New Paltz is a crazy college town, operating vibrantly most nights until 4am or later, and Snug’s Harbor is an institution in that scene, especially as a live music venue. This past Saturday, the venue saw a returning performance from Brooklyn dance funk band Escaper, and a debut from Connecticut-based jam quintet No Mind. The night was also a birthday celebration for Escaper lead guitarist Will Hanza, celebrated well into the night by an uproarious crowd at Snug’s. Some were, for sure, newcomers from the area, either college kids or local people stumbling onto a musical treat (along with some champion dancing drag queens).
But many were surely specifically present for the acclaimed Escaper frontman. Name a notable band rising out of the Brooklyn or Manhattan jam scenes, and Will Hanza has probably collaborated on stage with them. Most recently, he’s performed as one part of two different supergroups that include members of The Disco Biscuits, Brandon “Taz” Niederauer’s Band, and more. The Poke Around entered into Snugs right around the time to hear him belt out some epic lead vocals on Escaper’s cover of the Chris Issac love song, “Wicked Game.” If you know that song (and who doesn’t), it might sound like a sleeper. But Escaper is a sonic experience, and the cover was rocketed into a near spiritual, electronic pop performance.
Escaper’s collective flair for atmospheric space rock is at times meditative and ethereal, and other times pulsating with intensity, but it pretty much causes every song they play to reach outer space. Against tightly played, light-footed rhythms from Jay Giacomazzo on bass and Wayan Zoey on drums, Hanza and keyboardist Phil Kadet work in dual fashion to layer in sound and color like musical maple syrup. As per their words here at Snugs Harbor, the band are in the process of recording in the studio, and they offered the debut of a song called “No Strings Attached.” For a first time performance, this one impressively, and satisfyingly, was cranked out with a similar degree of improvisation and energy as the band’s other material of the night.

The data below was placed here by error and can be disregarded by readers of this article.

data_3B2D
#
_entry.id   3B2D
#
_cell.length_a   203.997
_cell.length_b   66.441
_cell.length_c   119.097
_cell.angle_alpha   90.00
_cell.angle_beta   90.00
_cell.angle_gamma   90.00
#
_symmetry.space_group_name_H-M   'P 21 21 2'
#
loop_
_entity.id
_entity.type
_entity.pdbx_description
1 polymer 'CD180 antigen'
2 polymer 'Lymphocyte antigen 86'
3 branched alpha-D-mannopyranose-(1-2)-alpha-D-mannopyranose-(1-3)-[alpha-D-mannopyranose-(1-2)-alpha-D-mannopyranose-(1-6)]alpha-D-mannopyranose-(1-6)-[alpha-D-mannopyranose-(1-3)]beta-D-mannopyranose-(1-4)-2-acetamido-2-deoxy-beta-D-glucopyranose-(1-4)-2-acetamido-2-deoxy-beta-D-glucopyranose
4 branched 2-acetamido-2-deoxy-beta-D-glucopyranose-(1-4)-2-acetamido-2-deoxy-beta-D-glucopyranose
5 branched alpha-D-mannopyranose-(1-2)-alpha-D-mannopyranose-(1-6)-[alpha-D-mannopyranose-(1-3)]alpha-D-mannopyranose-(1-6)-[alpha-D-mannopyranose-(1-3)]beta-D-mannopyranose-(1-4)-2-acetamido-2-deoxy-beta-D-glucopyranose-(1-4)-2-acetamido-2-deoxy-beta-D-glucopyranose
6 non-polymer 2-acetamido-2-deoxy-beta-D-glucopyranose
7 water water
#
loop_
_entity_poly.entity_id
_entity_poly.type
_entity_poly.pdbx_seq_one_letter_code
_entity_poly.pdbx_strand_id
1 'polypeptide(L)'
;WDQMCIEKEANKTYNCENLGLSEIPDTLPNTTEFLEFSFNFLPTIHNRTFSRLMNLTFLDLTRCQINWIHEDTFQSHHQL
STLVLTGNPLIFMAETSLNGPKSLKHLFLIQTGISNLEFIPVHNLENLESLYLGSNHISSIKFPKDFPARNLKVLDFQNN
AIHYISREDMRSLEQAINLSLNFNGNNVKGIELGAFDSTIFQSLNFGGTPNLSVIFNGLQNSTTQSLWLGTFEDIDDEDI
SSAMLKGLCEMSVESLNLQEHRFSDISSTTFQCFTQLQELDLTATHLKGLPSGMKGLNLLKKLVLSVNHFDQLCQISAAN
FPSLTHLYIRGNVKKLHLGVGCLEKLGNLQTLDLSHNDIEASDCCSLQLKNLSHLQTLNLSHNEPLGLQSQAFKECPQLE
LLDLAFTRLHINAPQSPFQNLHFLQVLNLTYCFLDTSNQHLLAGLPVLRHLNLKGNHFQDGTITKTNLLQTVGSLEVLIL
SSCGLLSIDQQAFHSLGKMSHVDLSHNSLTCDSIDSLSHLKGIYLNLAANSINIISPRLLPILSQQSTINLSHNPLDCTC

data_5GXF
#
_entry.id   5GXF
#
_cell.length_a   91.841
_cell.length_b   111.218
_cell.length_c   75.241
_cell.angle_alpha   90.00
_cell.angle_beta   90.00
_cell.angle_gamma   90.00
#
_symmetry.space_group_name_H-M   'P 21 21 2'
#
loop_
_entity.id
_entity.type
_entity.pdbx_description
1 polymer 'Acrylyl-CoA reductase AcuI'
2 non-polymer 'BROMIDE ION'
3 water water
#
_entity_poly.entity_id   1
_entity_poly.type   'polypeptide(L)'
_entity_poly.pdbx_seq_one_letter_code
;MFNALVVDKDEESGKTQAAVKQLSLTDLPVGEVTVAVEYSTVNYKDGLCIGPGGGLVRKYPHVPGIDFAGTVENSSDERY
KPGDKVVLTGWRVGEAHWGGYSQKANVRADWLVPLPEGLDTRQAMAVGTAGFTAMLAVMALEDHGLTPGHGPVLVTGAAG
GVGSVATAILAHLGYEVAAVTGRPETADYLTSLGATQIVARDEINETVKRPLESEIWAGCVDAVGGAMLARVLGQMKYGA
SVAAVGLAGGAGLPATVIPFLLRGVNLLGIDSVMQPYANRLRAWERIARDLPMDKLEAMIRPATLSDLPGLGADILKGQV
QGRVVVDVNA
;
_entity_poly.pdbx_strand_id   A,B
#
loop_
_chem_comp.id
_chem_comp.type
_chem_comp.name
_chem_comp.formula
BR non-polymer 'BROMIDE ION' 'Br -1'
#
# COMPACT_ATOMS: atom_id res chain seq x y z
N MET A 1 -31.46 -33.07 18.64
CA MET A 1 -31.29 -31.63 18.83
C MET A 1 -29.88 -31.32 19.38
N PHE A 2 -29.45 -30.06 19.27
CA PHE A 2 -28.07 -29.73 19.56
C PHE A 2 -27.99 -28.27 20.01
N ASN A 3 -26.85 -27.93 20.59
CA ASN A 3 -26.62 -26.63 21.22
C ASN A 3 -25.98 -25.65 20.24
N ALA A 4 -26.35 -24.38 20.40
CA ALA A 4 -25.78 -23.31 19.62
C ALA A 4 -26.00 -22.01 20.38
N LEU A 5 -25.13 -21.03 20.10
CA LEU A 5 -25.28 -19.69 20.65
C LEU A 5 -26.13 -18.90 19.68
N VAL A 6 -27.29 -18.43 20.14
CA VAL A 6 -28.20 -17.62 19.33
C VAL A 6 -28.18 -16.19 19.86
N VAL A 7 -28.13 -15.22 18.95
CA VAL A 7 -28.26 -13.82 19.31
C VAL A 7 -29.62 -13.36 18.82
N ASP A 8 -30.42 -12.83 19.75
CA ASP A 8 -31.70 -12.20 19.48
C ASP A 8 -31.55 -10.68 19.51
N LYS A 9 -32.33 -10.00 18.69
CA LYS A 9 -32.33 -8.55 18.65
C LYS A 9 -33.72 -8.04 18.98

For their debut at the place, No Mind sure as hell did it up right. For starters, the band started around 2:30 AM and raged until around 3:45 AM, and a nod of respect to any out of state band that can rock that set time. But from the very start of their set, which hit with originals “Funky Man” and “Southbound,” the band played like they had something to prove, and every song from those two seemed to kick up the gearshift just a little bit more. Southbound is one the band recently released a fresh studio video for, and while that’s a sweet video to check out, live at Snugs Harbor it hit with a crazy level of power in it’s second half.
No Mind ride a classic rock sound but round themselves out with bits of funk and soul and jazz, and the mixture comes to fruition through approachable songwriting often steered by Trevor Giles on rhythm guitar. The mixture also brings more fly-by-the-handle solos than a listener’s face is probably prepared to endure. Some of these were wielded by guitarist Cody Urban, who’s approach in it’s wildest moments veers towards a metal sound, rings nicely against the band’s groovy backdrop.
A few breakdown sections, though, were split between Rob Madore on drums and Issac Young on keyboards. Madore’s last solo of the night went so hard it snapped one of his drumstick’s in half. Young has a really sophisticated approach to the keyboards that peppers really neat stuff into improv-laden sections of songs, and that also gets a little weird sometimes. In a cool way. Max Schiavone, meanwhile, never settles for last place in the running race that is a No Mind jam, instead throwing down heavy bass lines that are as unpredictable as anyone else’s playing. No Mind, honestly, seems like a powder keg of a band that is made up of five equally confident and aggressive players, and on paper that sounds like something whose energy would implode on itself. Yet No Mind, who somehow channels all of the energy forward and outward into the crowd, makes it absolutely work, at least as this bombastic Snugs Harbor debut showed.